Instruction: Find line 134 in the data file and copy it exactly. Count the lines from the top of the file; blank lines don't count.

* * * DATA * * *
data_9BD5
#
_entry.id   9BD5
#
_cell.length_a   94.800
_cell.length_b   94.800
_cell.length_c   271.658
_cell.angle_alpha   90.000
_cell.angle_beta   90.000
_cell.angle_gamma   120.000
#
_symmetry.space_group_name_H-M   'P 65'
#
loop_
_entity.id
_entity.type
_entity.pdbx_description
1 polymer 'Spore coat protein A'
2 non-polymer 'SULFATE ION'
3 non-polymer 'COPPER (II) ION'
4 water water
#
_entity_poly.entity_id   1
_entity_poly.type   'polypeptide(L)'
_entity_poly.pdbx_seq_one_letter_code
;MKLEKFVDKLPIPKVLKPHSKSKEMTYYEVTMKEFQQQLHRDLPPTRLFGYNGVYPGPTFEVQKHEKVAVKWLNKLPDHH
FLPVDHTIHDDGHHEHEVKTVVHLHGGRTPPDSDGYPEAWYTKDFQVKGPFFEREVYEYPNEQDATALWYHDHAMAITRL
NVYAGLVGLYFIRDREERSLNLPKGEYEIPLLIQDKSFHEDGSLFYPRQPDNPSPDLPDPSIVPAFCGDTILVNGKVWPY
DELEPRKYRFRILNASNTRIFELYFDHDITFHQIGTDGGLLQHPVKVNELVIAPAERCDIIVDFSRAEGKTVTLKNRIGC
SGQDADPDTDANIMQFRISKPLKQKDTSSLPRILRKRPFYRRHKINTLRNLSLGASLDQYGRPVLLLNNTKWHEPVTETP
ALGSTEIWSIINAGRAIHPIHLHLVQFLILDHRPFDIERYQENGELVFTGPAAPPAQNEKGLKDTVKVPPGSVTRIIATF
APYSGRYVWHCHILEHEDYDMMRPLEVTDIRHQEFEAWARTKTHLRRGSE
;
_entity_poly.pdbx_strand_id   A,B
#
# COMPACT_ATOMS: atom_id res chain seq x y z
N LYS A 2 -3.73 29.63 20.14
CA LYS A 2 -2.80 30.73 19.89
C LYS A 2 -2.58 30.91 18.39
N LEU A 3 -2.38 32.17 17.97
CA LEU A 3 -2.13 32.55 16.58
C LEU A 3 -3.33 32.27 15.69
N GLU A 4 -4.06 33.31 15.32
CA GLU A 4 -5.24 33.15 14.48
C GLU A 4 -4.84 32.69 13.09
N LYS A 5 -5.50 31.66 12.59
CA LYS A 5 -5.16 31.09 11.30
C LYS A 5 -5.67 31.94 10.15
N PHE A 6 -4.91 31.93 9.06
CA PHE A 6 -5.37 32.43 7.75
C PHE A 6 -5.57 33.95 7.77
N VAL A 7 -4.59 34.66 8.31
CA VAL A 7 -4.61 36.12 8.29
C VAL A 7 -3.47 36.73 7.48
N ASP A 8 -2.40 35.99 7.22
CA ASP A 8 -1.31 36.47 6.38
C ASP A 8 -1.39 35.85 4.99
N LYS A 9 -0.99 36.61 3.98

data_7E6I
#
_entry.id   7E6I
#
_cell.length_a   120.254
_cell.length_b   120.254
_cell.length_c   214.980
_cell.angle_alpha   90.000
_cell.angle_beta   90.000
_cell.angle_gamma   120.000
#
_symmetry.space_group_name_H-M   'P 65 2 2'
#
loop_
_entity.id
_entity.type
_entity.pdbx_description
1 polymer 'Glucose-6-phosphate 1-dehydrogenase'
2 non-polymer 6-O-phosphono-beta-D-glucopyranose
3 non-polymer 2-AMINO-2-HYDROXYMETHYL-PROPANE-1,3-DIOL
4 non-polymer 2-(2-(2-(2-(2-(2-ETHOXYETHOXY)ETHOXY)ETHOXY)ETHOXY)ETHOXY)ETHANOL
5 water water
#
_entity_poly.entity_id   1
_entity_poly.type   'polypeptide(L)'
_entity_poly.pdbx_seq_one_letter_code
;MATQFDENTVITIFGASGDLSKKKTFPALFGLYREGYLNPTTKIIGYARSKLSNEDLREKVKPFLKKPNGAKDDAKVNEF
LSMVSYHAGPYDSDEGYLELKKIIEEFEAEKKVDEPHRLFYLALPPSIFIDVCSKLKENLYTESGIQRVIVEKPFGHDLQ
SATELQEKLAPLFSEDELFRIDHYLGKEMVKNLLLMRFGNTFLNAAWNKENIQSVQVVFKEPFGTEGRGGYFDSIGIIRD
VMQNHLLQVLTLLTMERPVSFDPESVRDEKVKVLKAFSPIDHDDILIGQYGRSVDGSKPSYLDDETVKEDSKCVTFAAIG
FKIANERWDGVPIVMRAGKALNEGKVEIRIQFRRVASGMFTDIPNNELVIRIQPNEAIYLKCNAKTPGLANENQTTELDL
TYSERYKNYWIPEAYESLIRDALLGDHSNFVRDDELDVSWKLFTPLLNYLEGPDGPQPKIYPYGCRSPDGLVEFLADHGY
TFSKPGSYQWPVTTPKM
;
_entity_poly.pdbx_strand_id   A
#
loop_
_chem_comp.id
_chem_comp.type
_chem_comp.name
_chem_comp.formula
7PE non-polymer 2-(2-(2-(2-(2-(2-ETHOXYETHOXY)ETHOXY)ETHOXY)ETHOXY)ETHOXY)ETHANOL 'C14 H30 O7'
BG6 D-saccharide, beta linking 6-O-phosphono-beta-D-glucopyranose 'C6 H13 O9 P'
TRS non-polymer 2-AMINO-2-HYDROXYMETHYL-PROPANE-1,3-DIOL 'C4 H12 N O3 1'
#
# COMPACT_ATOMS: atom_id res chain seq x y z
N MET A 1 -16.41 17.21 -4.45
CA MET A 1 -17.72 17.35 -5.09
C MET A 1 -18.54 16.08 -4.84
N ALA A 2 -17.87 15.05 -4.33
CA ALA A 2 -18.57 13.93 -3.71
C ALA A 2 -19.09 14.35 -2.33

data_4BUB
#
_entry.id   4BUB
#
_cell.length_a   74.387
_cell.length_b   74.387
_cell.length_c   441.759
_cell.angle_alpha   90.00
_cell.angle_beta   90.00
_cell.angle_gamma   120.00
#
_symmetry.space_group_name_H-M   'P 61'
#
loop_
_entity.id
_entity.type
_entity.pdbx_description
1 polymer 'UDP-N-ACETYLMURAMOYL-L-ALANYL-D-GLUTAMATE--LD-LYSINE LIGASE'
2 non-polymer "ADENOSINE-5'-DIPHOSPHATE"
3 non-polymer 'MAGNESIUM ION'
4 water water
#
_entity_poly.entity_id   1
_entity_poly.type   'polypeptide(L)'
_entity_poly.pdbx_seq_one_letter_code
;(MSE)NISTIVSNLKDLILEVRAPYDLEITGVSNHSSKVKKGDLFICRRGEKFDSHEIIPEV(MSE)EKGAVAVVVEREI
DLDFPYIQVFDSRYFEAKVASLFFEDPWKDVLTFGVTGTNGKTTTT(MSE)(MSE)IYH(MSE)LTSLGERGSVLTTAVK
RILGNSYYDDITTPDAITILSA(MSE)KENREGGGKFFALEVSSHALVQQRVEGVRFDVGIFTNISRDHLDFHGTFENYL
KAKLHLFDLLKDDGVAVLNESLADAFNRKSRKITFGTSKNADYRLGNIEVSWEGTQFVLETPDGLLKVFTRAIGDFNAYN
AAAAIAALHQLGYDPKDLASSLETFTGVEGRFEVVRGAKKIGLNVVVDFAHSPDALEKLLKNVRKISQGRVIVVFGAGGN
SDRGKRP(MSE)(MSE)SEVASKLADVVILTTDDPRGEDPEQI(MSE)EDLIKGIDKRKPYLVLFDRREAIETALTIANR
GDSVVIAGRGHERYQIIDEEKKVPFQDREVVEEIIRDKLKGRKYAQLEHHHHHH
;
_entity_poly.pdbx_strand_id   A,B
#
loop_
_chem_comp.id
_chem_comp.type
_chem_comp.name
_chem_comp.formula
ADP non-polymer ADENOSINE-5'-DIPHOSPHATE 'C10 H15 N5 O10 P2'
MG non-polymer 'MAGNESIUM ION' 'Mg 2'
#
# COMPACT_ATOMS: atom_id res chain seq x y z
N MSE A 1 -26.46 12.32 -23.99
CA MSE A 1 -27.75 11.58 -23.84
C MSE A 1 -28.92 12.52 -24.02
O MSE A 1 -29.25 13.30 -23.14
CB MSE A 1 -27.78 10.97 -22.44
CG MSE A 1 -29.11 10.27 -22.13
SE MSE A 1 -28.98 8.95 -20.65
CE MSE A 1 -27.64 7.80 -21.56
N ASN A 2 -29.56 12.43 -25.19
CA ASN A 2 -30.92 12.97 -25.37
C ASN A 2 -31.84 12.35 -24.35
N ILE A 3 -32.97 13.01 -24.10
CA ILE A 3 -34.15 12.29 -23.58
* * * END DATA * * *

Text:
_entity_poly.type   'polypeptide(L)'